If you were old enough to buy CDs in the ’90s, you might remember listening stations at superstores that featured music by some of nature’s noisiest creatures: birds. These CDs blended classical music like Brahms’ lullaby with the plaintive call of a loon, or smooth jazz coupled with the howls of wolves (“Jazz Wolf,” anyone? It was a 1993 classic). Sometimes the composers even threw in a frog ribbit or cricket chirp.
I would put on the headphones at the listening station and chuckle at the sound of a barn owl hooting to Beethoven’s Fifth, wondering who the target audience was.
If you prefer your nature sounds unadorned, consider recording them yourself.
Maybe you’re thinking, “Why bother, when I can go to All About Birds and hear those sounds anytime?” The answer is as simple as you want it to be: Because you need something to keep you interested while hiking, because recording bird sounds captures memories, because you like audio journaling, because you want to contribute to research — or because birdsong can be as ephemeral as the bloom of a morning glory, and you want to hold onto it.
If you’re inclined to set your bird sounds to smooth jazz later, that’s your prerogative.
Whether it’s the high-pitched squawk of a dramatically gray, black and white Clark’s nutcracker, or the fairy tale music of a Swainson’s thrush singing from your garden bird feeder, these sounds are as varied as human voices — and there’s a charm to studying them on your own.
Jet Propulsion Laboratory scientist Lance Benner, who captures radar imaging of asteroids for NASA in his day job, regularly records birds while hiking and mountain biking. Benner says he has been fascinated by bird vocalizations since he was a child, when he first learned the calls of birds such as northern cardinals, barred owls and common loons.
“Some bird songs are utterly magical,” Benner says. “I love listening to them and love preserving brief moments in time with recordings.”
Recording bird sounds is how Benner and many others learn them, tuning into what birds may be nearby without being able to see them. “I grew up in New England, where it can be hard to see forest birds in the spring and summer after the leaves come out. If you learn the songs, you can identify many, many more species than visually.”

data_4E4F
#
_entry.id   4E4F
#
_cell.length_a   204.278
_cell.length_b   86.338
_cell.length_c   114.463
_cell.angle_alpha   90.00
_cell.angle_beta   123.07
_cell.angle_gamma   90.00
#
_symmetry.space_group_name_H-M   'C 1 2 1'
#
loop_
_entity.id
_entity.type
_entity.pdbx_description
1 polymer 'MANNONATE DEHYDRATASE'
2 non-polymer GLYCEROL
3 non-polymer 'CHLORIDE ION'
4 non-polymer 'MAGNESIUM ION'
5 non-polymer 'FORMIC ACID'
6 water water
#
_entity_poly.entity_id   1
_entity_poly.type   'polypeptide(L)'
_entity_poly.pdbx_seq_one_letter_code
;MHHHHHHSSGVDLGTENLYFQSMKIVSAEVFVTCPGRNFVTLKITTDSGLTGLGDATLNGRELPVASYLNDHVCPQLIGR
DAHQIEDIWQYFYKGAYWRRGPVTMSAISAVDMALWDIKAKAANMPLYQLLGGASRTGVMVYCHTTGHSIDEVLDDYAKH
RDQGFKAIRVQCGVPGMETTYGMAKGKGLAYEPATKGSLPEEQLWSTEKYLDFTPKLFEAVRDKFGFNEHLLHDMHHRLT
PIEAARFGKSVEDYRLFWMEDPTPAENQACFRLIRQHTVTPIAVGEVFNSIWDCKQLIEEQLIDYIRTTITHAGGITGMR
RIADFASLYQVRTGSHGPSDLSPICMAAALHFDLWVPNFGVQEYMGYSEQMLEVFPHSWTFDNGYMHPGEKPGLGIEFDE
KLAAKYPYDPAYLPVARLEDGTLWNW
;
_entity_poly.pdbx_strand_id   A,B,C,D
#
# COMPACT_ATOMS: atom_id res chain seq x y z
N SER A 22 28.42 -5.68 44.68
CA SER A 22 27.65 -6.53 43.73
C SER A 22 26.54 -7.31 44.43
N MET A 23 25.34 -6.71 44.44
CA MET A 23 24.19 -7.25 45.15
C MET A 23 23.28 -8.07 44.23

As far as recording equipment, Benner is fond of simple solutions like his iPhone and more complicated equipment. When using his iPhone, he turns to his Voice Memos app or Voice Record Pro; the latter can perform simple audio editing and conversion to different file formats. There are also bird-specific iPhone apps that record, including Song Sleuth and Bird Genie, which can identify up to around 200 species.
Is it really possible to get a decent recording from your phone? “It most certainly is,” Benner says. You can also extract sound files from the audio of a video, including on an SLR camera. Sounds haven’t been as good, Benner says, as from sound recorders, but these devices are “surprisingly capable.”
Benner imports the mp4 files from his iPhone into Audacity or Raven Lite, where he can examine and edit them more closely. For an Android phone recording, he recommends RecForge II. You can also plug an external microphone into your phone for better recordings.
If you’d like to increase the quality of your recordings and have a few hundred bucks to divert to your outdoor budget, you can use a separate recorder with an external microphone, which reduces background noise. Your best option for recording low-frequency sounds, like those from owls, mourning doves and grouse, is a shotgun microphone. These long, barrel-shaped microphones absorb sound from a specific direction. You can get them at any Best Buy or major electronics stores, as well as online from a variety of retailers, including B&H Photo Video and Sweetwater.